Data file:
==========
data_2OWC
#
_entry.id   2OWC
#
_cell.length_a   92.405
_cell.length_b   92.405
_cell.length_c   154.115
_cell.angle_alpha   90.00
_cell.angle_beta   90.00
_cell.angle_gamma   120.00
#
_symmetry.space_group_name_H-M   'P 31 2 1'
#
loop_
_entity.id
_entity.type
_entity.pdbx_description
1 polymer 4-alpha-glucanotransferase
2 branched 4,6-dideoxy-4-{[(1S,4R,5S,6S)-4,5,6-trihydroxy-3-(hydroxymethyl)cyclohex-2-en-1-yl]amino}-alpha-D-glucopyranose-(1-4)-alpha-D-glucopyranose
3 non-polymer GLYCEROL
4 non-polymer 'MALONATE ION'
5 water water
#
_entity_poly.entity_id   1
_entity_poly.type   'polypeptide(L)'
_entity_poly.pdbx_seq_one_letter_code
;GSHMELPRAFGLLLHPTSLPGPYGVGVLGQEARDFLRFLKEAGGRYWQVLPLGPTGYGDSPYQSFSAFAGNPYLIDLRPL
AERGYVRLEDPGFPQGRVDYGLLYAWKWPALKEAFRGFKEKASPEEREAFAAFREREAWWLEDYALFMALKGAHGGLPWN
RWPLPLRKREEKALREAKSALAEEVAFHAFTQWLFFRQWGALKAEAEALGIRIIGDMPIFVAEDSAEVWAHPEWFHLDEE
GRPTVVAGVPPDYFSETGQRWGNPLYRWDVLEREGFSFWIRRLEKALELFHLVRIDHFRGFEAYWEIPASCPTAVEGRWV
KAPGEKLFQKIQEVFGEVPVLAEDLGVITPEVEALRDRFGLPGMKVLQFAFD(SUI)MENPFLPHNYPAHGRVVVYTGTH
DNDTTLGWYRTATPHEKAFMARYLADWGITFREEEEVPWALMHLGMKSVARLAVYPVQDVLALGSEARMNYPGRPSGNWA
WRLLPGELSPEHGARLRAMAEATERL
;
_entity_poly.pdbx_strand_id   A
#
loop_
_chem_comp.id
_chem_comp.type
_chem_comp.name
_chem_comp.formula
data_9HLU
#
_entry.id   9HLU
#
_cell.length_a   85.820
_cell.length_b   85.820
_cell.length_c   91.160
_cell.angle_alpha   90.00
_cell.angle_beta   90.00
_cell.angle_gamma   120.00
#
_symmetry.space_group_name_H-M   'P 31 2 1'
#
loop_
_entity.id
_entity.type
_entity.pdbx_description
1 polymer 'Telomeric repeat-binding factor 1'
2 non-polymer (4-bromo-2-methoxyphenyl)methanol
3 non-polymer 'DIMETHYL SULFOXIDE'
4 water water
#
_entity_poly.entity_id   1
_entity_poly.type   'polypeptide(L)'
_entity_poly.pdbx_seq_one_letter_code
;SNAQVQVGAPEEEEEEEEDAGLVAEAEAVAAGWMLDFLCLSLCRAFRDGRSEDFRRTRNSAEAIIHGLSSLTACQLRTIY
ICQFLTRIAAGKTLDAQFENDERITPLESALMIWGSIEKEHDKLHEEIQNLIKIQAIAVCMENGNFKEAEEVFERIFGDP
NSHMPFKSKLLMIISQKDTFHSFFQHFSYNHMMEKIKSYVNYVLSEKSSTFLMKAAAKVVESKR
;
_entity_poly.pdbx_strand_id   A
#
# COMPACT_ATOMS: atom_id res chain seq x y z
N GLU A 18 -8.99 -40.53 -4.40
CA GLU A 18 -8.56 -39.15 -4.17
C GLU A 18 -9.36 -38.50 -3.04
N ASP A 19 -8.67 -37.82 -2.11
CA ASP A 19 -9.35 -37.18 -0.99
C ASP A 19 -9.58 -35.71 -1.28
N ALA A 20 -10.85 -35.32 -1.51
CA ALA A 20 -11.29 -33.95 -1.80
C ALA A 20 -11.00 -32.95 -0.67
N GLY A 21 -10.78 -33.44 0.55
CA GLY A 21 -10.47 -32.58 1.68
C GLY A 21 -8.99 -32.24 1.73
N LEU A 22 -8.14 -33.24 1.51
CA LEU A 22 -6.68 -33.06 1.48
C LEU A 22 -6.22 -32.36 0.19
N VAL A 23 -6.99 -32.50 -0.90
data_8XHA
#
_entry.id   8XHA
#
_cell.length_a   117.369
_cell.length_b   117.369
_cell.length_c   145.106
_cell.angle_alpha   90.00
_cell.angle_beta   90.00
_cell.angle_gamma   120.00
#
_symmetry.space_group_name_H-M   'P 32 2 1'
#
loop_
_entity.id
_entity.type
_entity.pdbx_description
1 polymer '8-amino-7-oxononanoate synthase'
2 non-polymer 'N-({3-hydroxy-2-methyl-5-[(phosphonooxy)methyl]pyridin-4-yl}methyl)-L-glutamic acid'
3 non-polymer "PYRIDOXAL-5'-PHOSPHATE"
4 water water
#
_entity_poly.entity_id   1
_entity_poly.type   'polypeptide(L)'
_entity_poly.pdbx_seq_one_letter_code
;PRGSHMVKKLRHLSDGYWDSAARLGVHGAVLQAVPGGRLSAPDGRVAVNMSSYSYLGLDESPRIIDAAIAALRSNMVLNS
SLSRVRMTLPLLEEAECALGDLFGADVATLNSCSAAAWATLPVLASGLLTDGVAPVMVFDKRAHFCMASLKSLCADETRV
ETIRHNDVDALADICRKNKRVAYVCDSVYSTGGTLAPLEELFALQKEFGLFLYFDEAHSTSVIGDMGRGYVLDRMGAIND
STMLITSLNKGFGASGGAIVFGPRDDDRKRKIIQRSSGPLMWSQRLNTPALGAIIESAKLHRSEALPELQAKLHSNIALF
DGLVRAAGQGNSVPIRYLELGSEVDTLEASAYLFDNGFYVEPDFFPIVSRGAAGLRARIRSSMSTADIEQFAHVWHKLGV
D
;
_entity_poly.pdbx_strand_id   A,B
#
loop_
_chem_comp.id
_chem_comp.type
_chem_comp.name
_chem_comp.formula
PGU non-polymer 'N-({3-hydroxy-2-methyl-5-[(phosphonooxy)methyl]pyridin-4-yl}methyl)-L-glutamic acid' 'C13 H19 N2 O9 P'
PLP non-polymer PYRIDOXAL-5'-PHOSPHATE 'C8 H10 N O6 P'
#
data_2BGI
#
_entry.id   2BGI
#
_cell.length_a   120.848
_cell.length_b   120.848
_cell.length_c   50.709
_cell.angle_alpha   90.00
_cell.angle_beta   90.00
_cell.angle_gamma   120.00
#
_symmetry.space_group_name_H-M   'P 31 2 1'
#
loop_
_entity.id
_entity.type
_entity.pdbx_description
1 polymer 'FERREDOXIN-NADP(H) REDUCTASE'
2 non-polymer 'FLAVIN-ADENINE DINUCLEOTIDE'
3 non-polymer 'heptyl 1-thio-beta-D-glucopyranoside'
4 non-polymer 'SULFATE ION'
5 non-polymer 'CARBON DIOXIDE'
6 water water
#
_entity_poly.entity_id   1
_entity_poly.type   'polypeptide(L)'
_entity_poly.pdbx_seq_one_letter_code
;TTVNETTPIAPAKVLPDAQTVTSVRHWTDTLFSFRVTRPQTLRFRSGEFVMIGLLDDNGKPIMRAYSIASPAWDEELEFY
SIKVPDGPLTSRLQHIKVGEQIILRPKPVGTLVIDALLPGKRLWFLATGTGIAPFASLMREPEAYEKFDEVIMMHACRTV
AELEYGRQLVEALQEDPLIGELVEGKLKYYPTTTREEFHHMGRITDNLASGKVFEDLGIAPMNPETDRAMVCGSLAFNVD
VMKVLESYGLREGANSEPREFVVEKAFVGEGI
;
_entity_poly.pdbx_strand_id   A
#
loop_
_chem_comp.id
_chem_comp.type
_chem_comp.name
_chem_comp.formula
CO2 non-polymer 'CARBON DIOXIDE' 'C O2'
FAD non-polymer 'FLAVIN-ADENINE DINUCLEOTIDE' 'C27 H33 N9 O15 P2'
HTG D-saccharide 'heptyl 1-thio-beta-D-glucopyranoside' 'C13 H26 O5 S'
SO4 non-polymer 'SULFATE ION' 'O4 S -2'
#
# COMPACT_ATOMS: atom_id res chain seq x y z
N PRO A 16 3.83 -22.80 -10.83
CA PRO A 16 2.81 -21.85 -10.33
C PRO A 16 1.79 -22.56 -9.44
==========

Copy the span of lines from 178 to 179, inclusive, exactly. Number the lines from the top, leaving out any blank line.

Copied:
CA PRO A 16 2.81 -21.85 -10.33
C PRO A 16 1.79 -22.56 -9.44